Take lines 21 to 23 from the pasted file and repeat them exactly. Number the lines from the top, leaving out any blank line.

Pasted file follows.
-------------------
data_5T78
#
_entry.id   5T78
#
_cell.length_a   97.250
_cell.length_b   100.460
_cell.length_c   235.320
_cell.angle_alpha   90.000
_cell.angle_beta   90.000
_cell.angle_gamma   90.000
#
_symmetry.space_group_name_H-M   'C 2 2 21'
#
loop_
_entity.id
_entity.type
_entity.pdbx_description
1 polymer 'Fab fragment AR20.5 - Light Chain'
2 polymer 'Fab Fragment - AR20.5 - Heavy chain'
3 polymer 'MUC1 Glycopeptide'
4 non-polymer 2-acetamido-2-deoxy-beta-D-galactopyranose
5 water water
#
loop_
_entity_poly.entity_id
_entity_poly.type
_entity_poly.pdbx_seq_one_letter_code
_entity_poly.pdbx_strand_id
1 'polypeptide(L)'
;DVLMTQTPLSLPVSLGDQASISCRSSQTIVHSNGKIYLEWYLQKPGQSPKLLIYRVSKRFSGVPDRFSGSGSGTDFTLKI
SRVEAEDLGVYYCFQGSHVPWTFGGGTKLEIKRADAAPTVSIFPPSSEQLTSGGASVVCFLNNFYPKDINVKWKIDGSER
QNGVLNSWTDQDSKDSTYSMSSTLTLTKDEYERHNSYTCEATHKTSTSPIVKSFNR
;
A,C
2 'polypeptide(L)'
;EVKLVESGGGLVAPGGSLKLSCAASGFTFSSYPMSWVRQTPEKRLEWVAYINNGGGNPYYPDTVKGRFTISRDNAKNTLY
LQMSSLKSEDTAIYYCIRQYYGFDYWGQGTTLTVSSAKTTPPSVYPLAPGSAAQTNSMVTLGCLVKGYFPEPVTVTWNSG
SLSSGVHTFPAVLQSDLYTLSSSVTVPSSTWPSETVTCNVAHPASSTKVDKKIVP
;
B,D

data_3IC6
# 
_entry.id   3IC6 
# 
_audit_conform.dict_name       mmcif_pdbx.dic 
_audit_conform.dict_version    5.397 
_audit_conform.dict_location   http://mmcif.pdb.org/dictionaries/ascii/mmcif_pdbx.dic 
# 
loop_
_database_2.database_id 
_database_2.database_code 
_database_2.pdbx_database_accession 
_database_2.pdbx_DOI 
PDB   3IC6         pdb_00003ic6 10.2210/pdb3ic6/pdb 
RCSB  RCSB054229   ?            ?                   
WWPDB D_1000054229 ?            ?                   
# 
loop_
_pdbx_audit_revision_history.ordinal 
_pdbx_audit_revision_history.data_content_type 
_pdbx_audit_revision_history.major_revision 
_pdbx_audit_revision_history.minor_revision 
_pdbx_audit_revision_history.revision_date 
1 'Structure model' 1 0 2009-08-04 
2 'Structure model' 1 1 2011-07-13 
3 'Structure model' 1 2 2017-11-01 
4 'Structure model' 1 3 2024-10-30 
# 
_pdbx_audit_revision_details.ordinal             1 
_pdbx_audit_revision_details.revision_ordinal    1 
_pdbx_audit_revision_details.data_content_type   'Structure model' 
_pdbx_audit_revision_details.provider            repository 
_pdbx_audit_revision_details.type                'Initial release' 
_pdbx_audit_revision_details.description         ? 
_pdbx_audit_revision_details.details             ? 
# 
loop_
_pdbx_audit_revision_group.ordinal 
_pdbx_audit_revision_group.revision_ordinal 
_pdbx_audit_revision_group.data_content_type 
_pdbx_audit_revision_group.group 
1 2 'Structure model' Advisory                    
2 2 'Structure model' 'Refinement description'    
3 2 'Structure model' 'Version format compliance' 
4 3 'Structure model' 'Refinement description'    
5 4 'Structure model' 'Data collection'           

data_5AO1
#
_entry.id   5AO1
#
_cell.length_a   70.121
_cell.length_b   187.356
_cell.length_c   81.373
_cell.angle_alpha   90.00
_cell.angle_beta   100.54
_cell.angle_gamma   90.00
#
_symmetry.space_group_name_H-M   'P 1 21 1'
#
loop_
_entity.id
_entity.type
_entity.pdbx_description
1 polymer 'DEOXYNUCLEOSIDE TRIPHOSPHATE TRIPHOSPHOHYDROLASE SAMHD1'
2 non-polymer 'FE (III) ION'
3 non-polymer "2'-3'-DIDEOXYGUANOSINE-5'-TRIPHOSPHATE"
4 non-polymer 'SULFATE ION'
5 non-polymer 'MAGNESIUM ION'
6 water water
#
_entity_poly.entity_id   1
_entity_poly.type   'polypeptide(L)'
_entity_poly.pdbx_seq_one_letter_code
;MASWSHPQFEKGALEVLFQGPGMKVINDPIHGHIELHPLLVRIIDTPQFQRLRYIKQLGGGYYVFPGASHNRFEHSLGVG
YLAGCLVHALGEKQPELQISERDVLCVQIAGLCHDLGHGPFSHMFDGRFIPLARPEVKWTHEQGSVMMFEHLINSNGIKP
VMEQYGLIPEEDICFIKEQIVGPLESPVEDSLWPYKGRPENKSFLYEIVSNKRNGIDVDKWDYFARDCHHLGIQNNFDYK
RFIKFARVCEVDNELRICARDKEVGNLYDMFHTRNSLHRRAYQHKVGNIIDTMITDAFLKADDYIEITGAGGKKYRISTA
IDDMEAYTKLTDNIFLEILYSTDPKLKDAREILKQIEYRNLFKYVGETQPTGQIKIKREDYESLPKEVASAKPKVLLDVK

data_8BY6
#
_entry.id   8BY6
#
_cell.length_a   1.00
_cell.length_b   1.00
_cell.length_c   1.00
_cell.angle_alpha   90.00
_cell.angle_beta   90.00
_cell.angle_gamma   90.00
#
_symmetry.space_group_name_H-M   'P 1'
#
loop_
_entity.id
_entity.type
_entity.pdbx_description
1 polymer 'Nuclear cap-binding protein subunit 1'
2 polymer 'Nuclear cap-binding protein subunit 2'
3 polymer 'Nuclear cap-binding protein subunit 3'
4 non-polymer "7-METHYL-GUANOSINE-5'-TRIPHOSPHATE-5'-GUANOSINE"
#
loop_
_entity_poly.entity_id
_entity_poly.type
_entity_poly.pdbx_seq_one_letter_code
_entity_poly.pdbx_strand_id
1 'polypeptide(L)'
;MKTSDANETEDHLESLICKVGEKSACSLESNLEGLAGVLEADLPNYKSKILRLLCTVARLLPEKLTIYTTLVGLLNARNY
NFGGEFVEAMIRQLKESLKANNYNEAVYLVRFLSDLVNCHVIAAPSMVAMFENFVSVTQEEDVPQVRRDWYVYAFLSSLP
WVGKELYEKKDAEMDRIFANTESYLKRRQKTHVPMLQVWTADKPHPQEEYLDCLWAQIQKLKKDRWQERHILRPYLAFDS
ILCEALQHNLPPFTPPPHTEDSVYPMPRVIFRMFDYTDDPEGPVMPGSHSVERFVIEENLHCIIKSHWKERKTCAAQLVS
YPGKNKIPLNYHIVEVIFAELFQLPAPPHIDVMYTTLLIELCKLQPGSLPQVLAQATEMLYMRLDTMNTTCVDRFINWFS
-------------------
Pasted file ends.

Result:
4 non-polymer 2-acetamido-2-deoxy-beta-D-galactopyranose
5 water water
#